AG wins orders against loan mod scams in Charlotte and Wilmington
Release date: 9/19/2013
Companies must follow law, repay consumers who complained
Raleigh: Two companies that charged homeowners illegal fees for help lowering mortgage payments and avoiding foreclosure are now barred from those practices and must pay refunds, Attorney General Roy Cooper said today.
“Schemes like these promise help but almost always fail to deliver,” Cooper said. “People pay steep upfront fees but usually get little or no meaningful help in saving their homes.”
Cooper filed suit in September 2012 against Community Mortgage Assistance Program of Charlotte and Tidewater Financial of Wilmington for charging consumers illegal advance fees for mortgage loan modification services and then failing to provide them with meaningful help. Under North Carolina law, it’s illegal to charge an upfront fee for foreclosure assistance or loan modification services.
Wake County Superior Court Judge Paul Gessner approved consent judgments against both companies last week.
Tidewater Financial and its owner, Elaine Madej, are barred from charging illegal advance fees and from any unfair or deceptive practices that violate North Carolina law and will pay $8,200 in refunds. Community Mortgage Assistance Program and its owner, Koy Lynn Chiu, are banned from providing any mortgage loan modification or foreclosure assistance services to North Carolina residents or from within North Carolina and will pay $4,000 in refunds. If either defendant violates the court orders, they will owe $30,000 or more in civil penalties.
Approximately 1,200 consumers have complained to the Attorney General’s Office about foreclosure assistance and loan modification schemes over the past five years. Cooper and his Consumer Protection team have taken 17 foreclosure scammers to court, winning judgments worth more than $1.6 million from foreclosure scammers including refunds for consumer victims of these schemes.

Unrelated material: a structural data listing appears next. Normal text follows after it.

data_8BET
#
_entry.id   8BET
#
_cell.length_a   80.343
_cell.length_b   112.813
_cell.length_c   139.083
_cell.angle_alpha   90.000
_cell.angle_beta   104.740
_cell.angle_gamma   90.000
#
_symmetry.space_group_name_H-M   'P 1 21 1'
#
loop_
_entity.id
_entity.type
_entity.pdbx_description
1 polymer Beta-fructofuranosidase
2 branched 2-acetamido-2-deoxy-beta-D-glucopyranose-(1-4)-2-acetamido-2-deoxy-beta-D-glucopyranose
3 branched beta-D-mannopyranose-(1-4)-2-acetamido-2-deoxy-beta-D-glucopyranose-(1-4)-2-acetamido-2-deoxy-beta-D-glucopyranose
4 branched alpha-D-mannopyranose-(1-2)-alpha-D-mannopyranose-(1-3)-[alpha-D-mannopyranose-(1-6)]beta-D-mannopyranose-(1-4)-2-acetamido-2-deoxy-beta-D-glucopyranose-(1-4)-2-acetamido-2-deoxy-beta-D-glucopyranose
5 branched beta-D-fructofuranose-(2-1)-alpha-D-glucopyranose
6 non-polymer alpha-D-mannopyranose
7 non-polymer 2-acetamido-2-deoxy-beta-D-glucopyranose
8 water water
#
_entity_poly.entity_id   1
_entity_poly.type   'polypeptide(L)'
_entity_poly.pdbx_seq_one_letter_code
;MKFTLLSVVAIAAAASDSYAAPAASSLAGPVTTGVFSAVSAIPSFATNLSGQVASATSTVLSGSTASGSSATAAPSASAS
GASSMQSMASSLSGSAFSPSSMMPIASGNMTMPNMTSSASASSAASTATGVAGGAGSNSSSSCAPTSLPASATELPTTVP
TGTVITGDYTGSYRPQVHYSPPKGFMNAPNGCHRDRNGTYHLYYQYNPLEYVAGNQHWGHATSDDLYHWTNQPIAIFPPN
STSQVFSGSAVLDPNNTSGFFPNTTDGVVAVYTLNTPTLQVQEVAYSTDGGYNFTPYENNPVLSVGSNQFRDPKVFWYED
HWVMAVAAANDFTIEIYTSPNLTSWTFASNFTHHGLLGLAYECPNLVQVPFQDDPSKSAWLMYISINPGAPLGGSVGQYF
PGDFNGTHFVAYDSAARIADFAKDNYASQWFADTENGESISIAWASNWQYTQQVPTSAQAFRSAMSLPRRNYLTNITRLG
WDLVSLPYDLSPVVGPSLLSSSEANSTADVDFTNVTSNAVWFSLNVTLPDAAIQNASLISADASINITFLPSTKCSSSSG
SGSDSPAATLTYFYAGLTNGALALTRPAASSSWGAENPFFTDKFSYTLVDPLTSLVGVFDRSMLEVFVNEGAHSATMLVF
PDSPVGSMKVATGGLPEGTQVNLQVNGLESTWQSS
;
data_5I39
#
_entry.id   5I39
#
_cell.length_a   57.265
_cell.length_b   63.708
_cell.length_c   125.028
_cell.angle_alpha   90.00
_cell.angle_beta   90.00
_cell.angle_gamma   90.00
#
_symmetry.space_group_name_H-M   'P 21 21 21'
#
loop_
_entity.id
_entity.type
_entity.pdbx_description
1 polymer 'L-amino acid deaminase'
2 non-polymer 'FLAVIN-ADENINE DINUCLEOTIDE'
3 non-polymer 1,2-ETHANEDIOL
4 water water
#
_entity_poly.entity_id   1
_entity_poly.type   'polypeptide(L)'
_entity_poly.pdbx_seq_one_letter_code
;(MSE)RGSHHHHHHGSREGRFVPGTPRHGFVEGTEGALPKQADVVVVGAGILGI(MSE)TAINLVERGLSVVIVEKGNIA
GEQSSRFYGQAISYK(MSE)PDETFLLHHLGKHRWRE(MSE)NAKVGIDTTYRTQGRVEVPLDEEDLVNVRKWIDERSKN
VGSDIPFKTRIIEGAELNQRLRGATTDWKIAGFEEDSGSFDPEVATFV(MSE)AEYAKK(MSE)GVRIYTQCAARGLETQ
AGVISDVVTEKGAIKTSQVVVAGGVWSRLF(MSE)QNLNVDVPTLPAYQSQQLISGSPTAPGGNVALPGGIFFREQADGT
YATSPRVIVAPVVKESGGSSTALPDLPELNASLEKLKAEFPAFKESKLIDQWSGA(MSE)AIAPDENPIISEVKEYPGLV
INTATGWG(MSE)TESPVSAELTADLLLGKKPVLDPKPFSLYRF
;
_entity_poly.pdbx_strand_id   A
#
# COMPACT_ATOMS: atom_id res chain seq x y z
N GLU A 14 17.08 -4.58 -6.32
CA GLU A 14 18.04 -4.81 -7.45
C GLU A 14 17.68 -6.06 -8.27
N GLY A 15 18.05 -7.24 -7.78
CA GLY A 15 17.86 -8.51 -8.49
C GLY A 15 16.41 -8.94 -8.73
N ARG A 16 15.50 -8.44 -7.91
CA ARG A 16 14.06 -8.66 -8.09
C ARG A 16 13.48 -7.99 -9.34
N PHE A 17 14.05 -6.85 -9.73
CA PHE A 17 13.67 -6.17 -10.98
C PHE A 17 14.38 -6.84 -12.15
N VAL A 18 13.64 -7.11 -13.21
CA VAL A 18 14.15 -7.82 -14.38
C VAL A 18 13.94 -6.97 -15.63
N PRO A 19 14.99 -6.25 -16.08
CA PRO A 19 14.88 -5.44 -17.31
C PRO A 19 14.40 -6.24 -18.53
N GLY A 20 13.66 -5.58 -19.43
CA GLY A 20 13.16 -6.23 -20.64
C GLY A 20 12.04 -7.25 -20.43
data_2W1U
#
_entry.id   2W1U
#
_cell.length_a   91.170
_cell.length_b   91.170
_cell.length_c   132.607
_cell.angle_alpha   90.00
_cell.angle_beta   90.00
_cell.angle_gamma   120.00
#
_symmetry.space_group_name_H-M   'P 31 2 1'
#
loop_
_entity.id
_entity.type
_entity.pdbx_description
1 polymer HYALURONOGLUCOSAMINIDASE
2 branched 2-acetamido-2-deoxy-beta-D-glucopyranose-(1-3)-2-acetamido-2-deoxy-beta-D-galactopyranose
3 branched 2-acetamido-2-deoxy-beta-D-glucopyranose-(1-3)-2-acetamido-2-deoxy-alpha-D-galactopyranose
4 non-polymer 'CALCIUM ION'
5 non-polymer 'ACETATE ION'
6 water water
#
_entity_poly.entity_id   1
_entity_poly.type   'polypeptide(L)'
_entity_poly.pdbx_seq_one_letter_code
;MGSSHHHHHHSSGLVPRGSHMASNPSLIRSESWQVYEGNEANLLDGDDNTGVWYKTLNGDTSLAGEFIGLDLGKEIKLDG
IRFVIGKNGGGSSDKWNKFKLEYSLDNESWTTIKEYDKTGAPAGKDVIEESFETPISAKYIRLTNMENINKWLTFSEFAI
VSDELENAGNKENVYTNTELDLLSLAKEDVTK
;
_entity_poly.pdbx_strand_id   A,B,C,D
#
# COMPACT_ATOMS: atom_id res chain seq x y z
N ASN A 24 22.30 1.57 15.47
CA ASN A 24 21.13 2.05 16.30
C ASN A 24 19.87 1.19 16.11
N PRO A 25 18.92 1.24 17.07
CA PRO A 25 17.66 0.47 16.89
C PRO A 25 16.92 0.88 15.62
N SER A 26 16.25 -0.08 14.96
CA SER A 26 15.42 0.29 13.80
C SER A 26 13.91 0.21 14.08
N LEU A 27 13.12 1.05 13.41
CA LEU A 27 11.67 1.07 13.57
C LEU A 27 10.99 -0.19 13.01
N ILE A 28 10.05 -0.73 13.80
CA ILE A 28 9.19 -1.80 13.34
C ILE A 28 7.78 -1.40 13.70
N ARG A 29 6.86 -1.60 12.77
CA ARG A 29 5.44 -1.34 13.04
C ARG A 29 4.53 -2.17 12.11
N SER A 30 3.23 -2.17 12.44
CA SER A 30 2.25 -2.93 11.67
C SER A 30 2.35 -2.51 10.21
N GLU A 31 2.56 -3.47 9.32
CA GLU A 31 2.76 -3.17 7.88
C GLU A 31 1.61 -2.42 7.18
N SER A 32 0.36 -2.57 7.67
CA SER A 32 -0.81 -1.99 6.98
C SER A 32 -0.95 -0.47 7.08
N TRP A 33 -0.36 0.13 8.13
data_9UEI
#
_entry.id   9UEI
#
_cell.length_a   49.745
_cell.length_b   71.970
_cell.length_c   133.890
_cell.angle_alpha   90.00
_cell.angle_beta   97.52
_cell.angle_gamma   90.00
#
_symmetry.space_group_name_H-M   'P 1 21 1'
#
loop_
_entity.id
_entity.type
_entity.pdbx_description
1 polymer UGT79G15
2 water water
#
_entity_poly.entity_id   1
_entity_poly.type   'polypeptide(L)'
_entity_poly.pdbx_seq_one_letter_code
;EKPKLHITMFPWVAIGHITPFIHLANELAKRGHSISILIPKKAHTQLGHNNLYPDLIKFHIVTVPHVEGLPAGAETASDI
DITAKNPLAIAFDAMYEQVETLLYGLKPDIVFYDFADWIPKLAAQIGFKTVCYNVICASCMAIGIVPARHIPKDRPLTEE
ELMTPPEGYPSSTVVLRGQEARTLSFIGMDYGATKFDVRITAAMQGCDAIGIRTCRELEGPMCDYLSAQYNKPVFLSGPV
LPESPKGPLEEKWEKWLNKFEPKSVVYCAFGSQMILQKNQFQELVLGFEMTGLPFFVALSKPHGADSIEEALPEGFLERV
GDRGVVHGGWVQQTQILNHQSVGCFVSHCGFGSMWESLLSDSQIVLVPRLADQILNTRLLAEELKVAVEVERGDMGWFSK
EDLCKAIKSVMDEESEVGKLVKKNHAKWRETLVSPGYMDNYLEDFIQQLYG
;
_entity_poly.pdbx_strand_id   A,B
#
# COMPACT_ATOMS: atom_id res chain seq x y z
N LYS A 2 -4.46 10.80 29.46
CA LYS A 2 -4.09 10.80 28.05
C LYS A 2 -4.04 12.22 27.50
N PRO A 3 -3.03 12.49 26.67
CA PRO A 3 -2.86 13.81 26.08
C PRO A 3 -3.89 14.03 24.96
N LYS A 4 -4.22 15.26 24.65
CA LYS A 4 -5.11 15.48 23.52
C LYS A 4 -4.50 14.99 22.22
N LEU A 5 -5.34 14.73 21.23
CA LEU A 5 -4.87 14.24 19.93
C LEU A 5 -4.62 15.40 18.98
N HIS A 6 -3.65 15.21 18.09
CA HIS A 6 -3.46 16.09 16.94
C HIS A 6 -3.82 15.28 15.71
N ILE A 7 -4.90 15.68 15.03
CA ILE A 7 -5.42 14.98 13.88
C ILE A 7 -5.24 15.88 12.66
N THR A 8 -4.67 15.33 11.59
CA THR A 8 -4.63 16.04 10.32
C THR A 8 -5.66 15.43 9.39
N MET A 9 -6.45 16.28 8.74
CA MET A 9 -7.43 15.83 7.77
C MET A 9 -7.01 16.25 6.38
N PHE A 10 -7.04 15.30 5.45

As alleged in the lawsuit filed last year, Community Mortgage Assistance Program charged consumers as much as $1,500 in advance and claimed to have a 98 percent success rate in saving people’s homes. But consumers who paid the fee get little or no real help working out a loan modification. Chiu falsely promoted the company as a “faith-based organization” on gospel radio and in written materials to target religious homeowners and make the company seem trustworthy.
Cooper’s complaint against Tidewater Financial alleged that it charged homeowners $700 to $1,000 in upfront fees and promised consumers a “legal review” of their loan documents to determine whether lenders had violated state or federal law. However, no one with the company had legal expertise on lending laws. According to one consumer who filed an affidavit in support of the lawsuit, Tidewater Financial claimed it was working out a loan modification even as the consumer’s home was sold at auction and his family was evicted by the Sheriff.
The Attorney General’s Consumer Protection Division received five complaints about Community Mortgage Assistance Program and seven complaints about Tidewater Financial. To file a consumer complaint, call 1-877-5-NO-SCAM toll-free within North Carolina or fill out a complaint form at www.ncdoj.gov.
“If you’re having trouble paying your mortgage, seek out free, qualified help instead of wasting your time and money on a scam,” Cooper said.
Consumers who are behind on their mortgage payments should contact their mortgage lender or servicer immediately. In North Carolina, free help dealing with foreclosure is available from the State Home Foreclosure Prevention Project by calling 1-888-623-8621. The State Home Foreclosure Prevention Project, which is administered by the North Carolina Housing Finance Agency, helps North Carolina homeowners who are facing foreclosure for any reason with free housing counseling, access to legal services for people with lower incomes, and help dealing with your mortgage servicer.
Media contact: Noelle Talley (919) 716-6413